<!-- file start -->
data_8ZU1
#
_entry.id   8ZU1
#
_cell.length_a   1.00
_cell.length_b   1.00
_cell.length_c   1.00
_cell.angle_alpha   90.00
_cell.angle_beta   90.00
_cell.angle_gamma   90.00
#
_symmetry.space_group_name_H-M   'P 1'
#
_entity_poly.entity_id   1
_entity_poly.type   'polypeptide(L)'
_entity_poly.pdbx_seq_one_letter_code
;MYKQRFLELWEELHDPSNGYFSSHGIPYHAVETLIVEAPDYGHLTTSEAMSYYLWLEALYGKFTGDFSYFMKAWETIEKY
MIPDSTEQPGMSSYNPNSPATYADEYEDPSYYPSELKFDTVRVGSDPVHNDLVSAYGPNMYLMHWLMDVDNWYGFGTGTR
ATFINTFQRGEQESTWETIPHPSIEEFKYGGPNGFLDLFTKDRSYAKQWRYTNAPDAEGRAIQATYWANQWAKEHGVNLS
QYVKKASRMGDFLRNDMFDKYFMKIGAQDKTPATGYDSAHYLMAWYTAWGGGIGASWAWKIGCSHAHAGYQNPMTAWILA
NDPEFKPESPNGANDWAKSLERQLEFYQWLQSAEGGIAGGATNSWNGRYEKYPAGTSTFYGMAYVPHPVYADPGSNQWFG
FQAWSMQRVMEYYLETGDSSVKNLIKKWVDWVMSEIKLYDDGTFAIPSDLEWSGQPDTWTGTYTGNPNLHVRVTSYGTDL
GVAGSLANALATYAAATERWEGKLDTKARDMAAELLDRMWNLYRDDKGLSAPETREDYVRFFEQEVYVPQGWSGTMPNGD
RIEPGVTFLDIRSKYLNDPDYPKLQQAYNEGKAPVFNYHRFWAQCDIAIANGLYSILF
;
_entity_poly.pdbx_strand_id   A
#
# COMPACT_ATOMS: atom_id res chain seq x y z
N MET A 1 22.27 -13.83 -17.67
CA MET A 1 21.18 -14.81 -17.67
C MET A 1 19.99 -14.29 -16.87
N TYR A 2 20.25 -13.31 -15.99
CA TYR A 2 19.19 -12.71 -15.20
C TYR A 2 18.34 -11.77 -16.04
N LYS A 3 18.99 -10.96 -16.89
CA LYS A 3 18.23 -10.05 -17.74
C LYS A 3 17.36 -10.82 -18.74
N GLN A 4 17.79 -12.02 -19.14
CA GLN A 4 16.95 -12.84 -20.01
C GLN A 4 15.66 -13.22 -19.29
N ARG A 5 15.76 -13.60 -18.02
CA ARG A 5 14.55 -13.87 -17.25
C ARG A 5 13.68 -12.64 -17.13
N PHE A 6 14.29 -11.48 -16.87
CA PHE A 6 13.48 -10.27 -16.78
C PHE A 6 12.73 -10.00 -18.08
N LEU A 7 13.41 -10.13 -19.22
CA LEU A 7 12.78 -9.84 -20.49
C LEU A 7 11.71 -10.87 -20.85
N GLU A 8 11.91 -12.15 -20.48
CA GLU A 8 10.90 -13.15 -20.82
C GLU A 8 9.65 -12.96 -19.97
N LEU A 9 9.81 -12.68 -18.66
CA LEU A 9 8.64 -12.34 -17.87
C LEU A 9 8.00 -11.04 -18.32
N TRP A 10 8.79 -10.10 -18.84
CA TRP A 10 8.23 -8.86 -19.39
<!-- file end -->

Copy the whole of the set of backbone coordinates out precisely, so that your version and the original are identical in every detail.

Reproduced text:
data_8ZU1
#
_entry.id   8ZU1
#
_cell.length_a   1.00
_cell.length_b   1.00
_cell.length_c   1.00
_cell.angle_alpha   90.00
_cell.angle_beta   90.00
_cell.angle_gamma   90.00
#
_symmetry.space_group_name_H-M   'P 1'
#
_entity_poly.entity_id   1
_entity_poly.type   'polypeptide(L)'
_entity_poly.pdbx_seq_one_letter_code
;MYKQRFLELWEELHDPSNGYFSSHGIPYHAVETLIVEAPDYGHLTTSEAMSYYLWLEALYGKFTGDFSYFMKAWETIEKY
MIPDSTEQPGMSSYNPNSPATYADEYEDPSYYPSELKFDTVRVGSDPVHNDLVSAYGPNMYLMHWLMDVDNWYGFGTGTR
ATFINTFQRGEQESTWETIPHPSIEEFKYGGPNGFLDLFTKDRSYAKQWRYTNAPDAEGRAIQATYWANQWAKEHGVNLS
QYVKKASRMGDFLRNDMFDKYFMKIGAQDKTPATGYDSAHYLMAWYTAWGGGIGASWAWKIGCSHAHAGYQNPMTAWILA
NDPEFKPESPNGANDWAKSLERQLEFYQWLQSAEGGIAGGATNSWNGRYEKYPAGTSTFYGMAYVPHPVYADPGSNQWFG
FQAWSMQRVMEYYLETGDSSVKNLIKKWVDWVMSEIKLYDDGTFAIPSDLEWSGQPDTWTGTYTGNPNLHVRVTSYGTDL
GVAGSLANALATYAAATERWEGKLDTKARDMAAELLDRMWNLYRDDKGLSAPETREDYVRFFEQEVYVPQGWSGTMPNGD
RIEPGVTFLDIRSKYLNDPDYPKLQQAYNEGKAPVFNYHRFWAQCDIAIANGLYSILF
;
_entity_poly.pdbx_strand_id   A
#
# COMPACT_ATOMS: atom_id res chain seq x y z
N MET A 1 22.27 -13.83 -17.67
CA MET A 1 21.18 -14.81 -17.67
C MET A 1 19.99 -14.29 -16.87
N TYR A 2 20.25 -13.31 -15.99
CA TYR A 2 19.19 -12.71 -15.20
C TYR A 2 18.34 -11.77 -16.04
N LYS A 3 18.99 -10.96 -16.89
CA LYS A 3 18.23 -10.05 -17.74
C LYS A 3 17.36 -10.82 -18.74
N GLN A 4 17.79 -12.02 -19.14
CA GLN A 4 16.95 -12.84 -20.01
C GLN A 4 15.66 -13.22 -19.29
N ARG A 5 15.76 -13.60 -18.02
CA ARG A 5 14.55 -13.87 -17.25
C ARG A 5 13.68 -12.64 -17.13
N PHE A 6 14.29 -11.48 -16.87
CA PHE A 6 13.48 -10.27 -16.78
C PHE A 6 12.73 -10.00 -18.08
N LEU A 7 13.41 -10.13 -19.22
CA LEU A 7 12.78 -9.84 -20.49
C LEU A 7 11.71 -10.87 -20.85
N GLU A 8 11.91 -12.15 -20.48
CA GLU A 8 10.90 -13.15 -20.82
C GLU A 8 9.65 -12.96 -19.97
N LEU A 9 9.81 -12.68 -18.66
CA LEU A 9 8.64 -12.34 -17.87
C LEU A 9 8.00 -11.04 -18.32
N TRP A 10 8.79 -10.10 -18.84
CA TRP A 10 8.23 -8.86 -19.39